By mid-2020, stressed, stuck at home, and wanting a safe way to interact with someone sans gadget, and at a friend’s prompting, Babiera took his first bike ride from Binondo to Pasay, borrowing his friend’s bamboo bicycle to do so. “That made me realize that cycling in the city was not as bad as I thought it would be.”
By August, Babiera had his own bike.
“Friends gave me options until I decided to get a bike from Taiwanese company Tern because I read on their website that its values are geared towards sustainability. It resonated on how I want to live my life and it felt like there was a connection.”
Babiera’s first ride on his new bike proved pivotal to getting First Bike Ride off the ground. “From Sampaloc, I cycled with friends to UP Diliman and then to Marikina,” he says. “We had lunch at Maginhawa and then passed E. Rodriguez Avenue going back home.”
“All I [could] think about when I was cycling back is that I want to make a social media page that focuses on cycling.”
Setting up the site
Armed with the new bicycle, a series of online lessons, and a background in writing and taking photos, Babiera began the site a week after the ride. “I was in a business venture too and thought that maybe I can practice by making Facebook and Instagram pages where I would be ‘selling’ cycling to people,” he recalls. “Whatever [I’d] learn from this bike page, I’d apply to the business.”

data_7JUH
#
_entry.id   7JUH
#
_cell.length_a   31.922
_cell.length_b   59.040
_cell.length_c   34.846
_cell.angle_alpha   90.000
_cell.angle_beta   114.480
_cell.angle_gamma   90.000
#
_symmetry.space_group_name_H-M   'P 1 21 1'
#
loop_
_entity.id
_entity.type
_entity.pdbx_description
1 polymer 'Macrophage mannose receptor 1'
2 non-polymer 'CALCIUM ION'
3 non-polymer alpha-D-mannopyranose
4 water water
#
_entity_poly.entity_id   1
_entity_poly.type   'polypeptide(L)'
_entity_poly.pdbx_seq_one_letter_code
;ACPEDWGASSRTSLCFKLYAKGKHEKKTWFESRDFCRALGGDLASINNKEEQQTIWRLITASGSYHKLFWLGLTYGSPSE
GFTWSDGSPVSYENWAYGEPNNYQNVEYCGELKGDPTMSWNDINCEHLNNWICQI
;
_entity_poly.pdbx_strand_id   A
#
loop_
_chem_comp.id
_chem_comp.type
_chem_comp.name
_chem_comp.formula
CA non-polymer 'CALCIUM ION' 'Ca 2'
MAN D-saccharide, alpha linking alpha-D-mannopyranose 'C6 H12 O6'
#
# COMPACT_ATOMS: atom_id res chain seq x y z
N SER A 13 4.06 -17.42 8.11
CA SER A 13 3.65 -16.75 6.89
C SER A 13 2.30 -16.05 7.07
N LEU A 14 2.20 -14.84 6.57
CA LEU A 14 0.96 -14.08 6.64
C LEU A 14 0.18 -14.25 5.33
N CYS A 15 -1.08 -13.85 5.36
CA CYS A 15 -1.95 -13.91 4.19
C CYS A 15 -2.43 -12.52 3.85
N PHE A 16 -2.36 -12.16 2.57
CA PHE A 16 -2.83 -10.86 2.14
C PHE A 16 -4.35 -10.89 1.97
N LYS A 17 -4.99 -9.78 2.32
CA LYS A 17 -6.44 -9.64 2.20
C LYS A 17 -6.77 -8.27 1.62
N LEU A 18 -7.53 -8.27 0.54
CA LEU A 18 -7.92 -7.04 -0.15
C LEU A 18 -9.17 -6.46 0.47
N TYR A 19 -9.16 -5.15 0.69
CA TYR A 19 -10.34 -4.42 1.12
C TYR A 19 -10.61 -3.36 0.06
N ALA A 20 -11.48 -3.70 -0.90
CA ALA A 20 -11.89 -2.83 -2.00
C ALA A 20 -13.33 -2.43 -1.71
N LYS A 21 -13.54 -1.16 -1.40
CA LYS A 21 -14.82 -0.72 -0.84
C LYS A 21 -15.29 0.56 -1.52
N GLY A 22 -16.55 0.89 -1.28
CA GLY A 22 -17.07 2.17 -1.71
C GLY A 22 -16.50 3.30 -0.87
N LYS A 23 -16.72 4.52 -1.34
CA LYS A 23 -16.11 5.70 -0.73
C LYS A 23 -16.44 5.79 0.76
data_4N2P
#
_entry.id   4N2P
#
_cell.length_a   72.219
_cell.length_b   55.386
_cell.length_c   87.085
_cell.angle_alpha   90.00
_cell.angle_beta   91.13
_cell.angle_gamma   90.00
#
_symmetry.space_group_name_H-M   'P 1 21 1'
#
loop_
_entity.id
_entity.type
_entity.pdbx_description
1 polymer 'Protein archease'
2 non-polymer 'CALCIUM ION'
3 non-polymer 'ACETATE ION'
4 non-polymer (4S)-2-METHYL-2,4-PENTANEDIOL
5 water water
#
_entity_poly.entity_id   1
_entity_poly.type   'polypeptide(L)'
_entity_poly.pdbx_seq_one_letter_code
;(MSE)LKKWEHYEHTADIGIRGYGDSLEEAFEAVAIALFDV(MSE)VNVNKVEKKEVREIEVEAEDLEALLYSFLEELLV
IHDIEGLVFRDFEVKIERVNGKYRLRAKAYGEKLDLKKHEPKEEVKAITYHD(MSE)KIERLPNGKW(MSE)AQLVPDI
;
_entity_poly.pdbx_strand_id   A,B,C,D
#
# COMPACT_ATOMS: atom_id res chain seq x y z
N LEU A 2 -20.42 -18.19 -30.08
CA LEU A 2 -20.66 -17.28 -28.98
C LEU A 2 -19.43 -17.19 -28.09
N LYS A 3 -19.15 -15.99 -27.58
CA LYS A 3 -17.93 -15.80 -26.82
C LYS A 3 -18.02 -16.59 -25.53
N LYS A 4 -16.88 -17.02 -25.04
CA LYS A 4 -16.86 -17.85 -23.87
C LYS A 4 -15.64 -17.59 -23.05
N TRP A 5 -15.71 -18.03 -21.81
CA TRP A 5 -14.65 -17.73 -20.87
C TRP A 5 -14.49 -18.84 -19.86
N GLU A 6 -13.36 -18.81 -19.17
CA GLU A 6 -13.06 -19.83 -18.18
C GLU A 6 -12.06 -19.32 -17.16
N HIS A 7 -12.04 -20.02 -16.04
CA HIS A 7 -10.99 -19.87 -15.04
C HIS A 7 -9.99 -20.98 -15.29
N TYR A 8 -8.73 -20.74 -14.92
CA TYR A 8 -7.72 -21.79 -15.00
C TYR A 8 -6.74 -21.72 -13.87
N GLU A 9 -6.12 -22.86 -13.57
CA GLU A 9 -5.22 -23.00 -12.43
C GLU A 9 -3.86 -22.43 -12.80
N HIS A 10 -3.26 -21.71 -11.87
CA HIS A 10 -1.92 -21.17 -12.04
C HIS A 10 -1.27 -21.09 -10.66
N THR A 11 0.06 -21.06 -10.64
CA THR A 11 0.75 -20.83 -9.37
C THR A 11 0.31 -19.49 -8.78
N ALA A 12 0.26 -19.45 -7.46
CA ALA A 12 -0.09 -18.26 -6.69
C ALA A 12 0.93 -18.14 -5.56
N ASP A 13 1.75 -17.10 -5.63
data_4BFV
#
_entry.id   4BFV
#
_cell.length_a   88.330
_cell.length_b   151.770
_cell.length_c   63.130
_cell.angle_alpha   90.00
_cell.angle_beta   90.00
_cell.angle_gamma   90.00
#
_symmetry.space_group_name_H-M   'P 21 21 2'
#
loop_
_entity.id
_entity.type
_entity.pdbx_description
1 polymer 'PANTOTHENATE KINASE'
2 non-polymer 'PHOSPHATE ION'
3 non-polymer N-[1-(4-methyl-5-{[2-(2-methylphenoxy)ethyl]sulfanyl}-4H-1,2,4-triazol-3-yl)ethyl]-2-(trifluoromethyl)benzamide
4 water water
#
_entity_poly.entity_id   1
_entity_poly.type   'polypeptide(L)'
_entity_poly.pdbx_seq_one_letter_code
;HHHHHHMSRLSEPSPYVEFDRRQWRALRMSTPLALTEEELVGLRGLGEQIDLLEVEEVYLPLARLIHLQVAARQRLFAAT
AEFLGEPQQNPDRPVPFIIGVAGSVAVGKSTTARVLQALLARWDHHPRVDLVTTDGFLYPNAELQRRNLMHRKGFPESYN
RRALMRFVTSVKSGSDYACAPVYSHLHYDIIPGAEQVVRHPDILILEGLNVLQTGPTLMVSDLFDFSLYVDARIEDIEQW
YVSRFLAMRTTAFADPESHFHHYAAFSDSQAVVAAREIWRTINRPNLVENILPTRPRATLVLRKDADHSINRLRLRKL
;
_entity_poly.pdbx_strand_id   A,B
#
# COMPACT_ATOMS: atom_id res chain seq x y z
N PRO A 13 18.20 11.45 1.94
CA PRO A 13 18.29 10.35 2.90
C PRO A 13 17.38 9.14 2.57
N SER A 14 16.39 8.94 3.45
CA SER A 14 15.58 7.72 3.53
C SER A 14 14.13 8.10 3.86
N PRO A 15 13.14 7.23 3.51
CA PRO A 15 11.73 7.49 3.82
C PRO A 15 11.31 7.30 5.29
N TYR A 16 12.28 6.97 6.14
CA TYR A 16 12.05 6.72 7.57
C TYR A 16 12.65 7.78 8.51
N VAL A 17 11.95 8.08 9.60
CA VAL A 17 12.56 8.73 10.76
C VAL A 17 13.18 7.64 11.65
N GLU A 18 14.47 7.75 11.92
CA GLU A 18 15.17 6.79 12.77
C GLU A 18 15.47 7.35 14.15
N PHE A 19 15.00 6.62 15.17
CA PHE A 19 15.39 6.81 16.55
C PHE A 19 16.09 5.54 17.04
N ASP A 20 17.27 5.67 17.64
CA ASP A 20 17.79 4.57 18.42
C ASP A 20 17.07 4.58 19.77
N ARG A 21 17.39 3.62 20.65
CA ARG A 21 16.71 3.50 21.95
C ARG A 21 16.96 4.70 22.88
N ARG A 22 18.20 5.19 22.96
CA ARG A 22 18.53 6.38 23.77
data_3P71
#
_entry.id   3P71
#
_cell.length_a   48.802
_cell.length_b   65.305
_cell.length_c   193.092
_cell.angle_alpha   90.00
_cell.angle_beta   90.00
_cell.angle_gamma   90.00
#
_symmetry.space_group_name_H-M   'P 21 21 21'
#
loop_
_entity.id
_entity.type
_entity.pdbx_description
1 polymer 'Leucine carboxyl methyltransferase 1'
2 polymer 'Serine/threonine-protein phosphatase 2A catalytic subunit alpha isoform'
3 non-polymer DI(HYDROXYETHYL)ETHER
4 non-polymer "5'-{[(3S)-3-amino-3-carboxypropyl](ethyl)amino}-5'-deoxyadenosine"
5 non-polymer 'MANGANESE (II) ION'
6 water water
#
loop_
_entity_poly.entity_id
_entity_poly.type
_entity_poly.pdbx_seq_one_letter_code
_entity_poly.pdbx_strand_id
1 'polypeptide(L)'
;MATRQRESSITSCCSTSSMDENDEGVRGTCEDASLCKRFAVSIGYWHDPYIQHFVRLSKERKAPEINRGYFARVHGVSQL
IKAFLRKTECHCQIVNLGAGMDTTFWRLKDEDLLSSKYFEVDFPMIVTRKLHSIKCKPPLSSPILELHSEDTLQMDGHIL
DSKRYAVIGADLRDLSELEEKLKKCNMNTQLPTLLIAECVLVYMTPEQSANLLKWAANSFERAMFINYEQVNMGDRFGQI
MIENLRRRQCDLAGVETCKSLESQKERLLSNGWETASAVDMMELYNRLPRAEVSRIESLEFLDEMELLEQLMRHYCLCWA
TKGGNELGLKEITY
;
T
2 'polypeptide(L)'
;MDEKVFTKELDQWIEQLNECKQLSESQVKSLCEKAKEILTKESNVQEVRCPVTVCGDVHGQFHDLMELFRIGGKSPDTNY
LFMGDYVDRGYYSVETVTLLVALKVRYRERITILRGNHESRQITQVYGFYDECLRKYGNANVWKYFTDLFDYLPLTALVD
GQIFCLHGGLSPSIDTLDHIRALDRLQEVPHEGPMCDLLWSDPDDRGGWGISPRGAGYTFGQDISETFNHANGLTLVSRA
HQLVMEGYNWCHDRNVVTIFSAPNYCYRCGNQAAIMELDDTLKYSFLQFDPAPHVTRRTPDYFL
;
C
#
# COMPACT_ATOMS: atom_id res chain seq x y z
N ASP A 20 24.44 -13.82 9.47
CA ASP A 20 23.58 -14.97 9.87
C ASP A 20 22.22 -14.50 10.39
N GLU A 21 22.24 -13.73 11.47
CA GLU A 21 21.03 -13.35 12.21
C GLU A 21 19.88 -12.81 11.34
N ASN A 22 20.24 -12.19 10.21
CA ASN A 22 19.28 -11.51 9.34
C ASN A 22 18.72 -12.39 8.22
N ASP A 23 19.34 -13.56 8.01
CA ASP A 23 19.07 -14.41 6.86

While the business venture didn’t work out, First Bike Ride got some traction in the first few months. It also helped that he was enjoying the process of working on the site. “I had the freedom. The writing style [and photography] are all up to my liking. So I just decided to continue making content for the bike page because I was having so much fun and I was learning so many things from people I [was meeting].”
While in the first few months he was putting stories out once a day, it has since compressed to three a week with more details packed into each story.
Rather than approaching people with a story to put together in mind, Babiera focuses on remaining curious. He bikes around, strikes up conversations with cyclists and interesting bikers he meets on the road, and eventually winds up with a story he enjoys writing.
From “The Family That Bikes Together In La Union” to “The Architect Who Documents His Fixie Rides In 360” he manages to find angles that lead social media denizens to the question: What if?
“What if I bought a bicycle?”
“What if I reached out to that one cyclist friend?”
“What if I took up a new hobby?”
And these are the sort of questions he hopes you ask